My approach in the garden now is to plant 1 productive plant for every decorative plant, where possible. I am gradually running out of space but looking at a large birch tree (of  which we have several that have become too large for the size of garden, create a little too much shade & rather block the view) with an idea of removing & planting a plum tree or crab apple in it’s place. I love the way gardens evolve & you get an inspired thought as to the next step.

Wild about Gairloch

•June 20, 2011 • Leave a Comment

White tailed Se-eagle

Wild about Gairloch festival starts on 23rd June & runs for 5 days. It promises to have something for everyone & an opportunity to learn so much more about flowers, birds, marine life, lichens, bats…….

To view the full programme look at the website calendar.

Highland Key – New Highland website & discount scheme

•May 30, 2011 • Leave a Comment

Highland Key has been created and developed with one thing in mind…the Highlands of Scotland, giving a fresh and innovative take on a ‘destination website’.

Highland Key uses the best Highland photography, bespoke content and the most up to date local information to keep the website interesting and informative for both visitors and locals to the Highlands of Scotland.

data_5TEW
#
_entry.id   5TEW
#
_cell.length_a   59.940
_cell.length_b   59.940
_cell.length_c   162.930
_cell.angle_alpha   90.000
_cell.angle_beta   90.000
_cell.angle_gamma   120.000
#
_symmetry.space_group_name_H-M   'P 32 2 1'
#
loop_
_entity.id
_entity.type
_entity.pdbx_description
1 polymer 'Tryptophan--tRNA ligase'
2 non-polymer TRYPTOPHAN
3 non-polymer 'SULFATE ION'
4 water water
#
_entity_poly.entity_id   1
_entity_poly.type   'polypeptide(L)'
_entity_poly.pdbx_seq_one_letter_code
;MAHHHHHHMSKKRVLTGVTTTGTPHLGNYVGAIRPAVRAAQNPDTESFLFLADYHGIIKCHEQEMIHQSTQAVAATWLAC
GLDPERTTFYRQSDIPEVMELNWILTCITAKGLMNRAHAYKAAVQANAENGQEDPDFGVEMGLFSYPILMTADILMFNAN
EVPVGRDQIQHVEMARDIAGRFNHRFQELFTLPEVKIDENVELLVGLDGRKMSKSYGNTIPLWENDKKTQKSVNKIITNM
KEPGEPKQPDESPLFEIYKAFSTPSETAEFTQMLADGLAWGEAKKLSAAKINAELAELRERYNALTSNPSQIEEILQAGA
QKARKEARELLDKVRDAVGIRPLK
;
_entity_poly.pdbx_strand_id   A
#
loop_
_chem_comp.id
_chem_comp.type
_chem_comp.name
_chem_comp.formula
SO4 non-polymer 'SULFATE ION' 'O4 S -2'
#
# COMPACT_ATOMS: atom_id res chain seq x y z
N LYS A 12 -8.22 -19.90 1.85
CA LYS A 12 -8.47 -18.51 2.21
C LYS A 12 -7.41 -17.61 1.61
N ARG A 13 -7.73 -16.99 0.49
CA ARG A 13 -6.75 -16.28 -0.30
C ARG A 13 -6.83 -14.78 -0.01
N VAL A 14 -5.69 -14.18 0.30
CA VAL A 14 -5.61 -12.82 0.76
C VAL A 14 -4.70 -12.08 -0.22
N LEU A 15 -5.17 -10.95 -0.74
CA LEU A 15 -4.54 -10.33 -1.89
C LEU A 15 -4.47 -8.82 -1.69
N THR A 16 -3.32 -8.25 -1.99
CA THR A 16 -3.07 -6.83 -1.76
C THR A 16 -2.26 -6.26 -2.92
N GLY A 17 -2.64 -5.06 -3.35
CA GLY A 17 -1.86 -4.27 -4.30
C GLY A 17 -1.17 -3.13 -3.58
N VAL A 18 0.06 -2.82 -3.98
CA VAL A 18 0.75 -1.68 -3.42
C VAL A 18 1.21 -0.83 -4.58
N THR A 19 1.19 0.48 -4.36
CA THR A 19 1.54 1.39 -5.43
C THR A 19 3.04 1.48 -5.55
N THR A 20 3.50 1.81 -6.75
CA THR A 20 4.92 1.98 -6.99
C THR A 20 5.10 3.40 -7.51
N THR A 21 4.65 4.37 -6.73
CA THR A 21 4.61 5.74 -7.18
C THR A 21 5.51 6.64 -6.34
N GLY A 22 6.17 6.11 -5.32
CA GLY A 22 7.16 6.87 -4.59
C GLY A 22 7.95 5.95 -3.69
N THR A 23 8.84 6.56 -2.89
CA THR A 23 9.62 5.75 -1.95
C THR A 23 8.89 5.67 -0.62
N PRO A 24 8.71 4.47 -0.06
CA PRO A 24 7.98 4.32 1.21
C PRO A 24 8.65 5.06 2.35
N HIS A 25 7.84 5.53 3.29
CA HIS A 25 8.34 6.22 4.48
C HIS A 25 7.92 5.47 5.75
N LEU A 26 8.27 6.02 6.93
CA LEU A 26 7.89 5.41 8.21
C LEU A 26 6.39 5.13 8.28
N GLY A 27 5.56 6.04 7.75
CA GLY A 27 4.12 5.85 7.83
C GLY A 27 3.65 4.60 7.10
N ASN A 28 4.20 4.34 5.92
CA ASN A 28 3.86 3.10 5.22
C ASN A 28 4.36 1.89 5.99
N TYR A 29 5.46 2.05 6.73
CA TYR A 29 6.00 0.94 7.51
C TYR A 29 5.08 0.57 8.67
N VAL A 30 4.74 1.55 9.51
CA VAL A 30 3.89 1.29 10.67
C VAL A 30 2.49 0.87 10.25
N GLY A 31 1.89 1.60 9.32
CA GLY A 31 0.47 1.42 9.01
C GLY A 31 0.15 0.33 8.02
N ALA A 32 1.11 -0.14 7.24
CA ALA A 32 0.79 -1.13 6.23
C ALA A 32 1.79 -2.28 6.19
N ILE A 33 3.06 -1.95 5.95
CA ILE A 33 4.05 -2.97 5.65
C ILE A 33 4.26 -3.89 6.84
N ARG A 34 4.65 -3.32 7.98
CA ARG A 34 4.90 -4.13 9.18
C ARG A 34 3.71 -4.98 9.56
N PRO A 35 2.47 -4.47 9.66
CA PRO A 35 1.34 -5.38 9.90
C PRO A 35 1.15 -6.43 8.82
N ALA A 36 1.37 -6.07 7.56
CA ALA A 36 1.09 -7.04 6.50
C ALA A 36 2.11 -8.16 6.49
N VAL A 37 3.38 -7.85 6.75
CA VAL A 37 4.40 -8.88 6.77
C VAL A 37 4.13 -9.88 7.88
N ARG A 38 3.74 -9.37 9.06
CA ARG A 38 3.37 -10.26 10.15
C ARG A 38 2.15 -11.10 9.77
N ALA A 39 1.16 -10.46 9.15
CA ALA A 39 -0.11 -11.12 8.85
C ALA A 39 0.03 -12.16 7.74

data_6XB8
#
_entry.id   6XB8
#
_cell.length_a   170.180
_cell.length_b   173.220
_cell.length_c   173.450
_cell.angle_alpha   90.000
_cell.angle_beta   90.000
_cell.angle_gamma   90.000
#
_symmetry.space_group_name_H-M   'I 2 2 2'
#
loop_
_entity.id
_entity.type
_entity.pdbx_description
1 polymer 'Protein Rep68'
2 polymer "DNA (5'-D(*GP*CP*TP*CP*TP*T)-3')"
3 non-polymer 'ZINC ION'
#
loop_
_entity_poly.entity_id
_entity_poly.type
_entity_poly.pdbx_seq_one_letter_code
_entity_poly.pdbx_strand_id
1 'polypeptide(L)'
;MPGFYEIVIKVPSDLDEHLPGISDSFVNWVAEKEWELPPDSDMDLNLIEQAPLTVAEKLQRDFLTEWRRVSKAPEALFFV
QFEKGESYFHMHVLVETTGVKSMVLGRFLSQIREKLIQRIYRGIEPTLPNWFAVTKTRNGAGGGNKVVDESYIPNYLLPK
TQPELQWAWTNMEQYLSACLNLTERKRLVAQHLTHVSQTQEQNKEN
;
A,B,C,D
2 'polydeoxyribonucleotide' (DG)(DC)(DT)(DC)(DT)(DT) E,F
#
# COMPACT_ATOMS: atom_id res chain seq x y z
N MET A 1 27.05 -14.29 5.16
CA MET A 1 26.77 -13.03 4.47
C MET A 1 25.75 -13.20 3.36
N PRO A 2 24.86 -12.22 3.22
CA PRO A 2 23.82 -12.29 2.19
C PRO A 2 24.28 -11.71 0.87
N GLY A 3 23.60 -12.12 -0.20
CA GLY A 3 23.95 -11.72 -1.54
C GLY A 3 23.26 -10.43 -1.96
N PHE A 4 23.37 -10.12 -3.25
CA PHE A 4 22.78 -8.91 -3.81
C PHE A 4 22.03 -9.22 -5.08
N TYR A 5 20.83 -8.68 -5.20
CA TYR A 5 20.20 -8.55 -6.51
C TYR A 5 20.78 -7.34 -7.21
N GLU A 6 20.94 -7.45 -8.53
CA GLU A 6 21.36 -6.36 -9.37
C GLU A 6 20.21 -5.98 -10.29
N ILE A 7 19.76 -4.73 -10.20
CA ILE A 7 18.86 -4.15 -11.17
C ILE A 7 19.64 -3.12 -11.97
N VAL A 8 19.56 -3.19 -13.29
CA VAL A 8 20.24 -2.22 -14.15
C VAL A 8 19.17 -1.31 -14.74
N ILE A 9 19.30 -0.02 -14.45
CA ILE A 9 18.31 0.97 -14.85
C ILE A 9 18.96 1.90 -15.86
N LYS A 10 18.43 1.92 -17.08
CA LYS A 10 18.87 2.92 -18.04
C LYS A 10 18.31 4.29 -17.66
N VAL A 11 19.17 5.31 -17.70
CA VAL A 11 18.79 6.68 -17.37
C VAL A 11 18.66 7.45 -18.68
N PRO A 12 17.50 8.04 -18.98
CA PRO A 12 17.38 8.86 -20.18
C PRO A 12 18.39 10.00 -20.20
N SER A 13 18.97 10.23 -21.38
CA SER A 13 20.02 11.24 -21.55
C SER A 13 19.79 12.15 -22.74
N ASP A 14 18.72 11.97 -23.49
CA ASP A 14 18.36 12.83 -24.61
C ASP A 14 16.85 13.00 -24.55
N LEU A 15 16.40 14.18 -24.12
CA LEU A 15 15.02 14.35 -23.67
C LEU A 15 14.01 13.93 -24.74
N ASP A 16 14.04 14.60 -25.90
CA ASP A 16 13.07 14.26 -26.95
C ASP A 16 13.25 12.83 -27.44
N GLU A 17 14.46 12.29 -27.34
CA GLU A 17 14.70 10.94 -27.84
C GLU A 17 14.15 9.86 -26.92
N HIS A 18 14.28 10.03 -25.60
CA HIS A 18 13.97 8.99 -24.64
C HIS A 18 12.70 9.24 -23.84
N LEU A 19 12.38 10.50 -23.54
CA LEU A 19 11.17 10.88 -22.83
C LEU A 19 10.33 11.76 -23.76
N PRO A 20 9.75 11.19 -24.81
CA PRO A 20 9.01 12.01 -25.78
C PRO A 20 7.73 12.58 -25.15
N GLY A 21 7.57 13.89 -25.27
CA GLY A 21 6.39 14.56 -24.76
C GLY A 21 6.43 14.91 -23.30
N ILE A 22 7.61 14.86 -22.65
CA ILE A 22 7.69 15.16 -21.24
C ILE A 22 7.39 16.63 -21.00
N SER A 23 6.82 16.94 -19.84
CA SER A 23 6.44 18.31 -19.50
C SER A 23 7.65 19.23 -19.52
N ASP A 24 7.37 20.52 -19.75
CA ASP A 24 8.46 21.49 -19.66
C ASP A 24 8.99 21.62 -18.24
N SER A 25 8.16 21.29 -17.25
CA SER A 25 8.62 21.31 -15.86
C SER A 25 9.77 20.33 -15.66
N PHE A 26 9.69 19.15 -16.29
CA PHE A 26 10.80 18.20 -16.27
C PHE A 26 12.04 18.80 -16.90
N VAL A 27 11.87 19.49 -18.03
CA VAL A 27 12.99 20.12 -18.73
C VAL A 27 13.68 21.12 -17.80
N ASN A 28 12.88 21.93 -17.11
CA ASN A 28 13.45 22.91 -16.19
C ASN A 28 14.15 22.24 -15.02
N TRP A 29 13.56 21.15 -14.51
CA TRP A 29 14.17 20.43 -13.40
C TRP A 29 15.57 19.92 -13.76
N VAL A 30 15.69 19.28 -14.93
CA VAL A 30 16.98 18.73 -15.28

The website is also linked in with a unique discount card system which allows card holders to gain access to special offers from businesses throughout the Highlands.

Highland Key unlocks the door to a host of superb special offers on accommodation, restaurants, tourist attractions, transport and much more!

The discount cards are currently available to buy online but will soon also be available to buy from various retailers throughout the Highlands…more details to follow soon!

We have purchased 1 Explorer pass for guests to use whilst they are staying at Aurora, as an experiment for this year. This will allow access to current discounts on the Highland Key website for the duration of your stay. Please ask to borrow the key as you will need to show it when booking. You may prefer to buy your own Traveller key to cover the whole of your trip in the Highlands.

Wild Food Foraging with Miles Irving

•April 25, 2011 • Leave a Comment
Wild food Foraging

Wild Food Foraging

Miles Irving came to Applecross over the Easter weekend, through the ALPS funding we  were able to join him on a walk through the Walled Garden, wood & seashore for a bit of foraging.

The good bits were being able to identify what definitely NOT to eat – such as Hemlock and finding some new plants to forage for. My favourite was Sea Sandwort which tastes  like  cucumber. It can be salted & put into a reasonably airtight container & lacto-fermented like sauerkraut. He has a very informative book “the forager handbook – a guide to the edible plants of Britain” which is informative, does have recipes & eating advice; so often lacking in foraging books.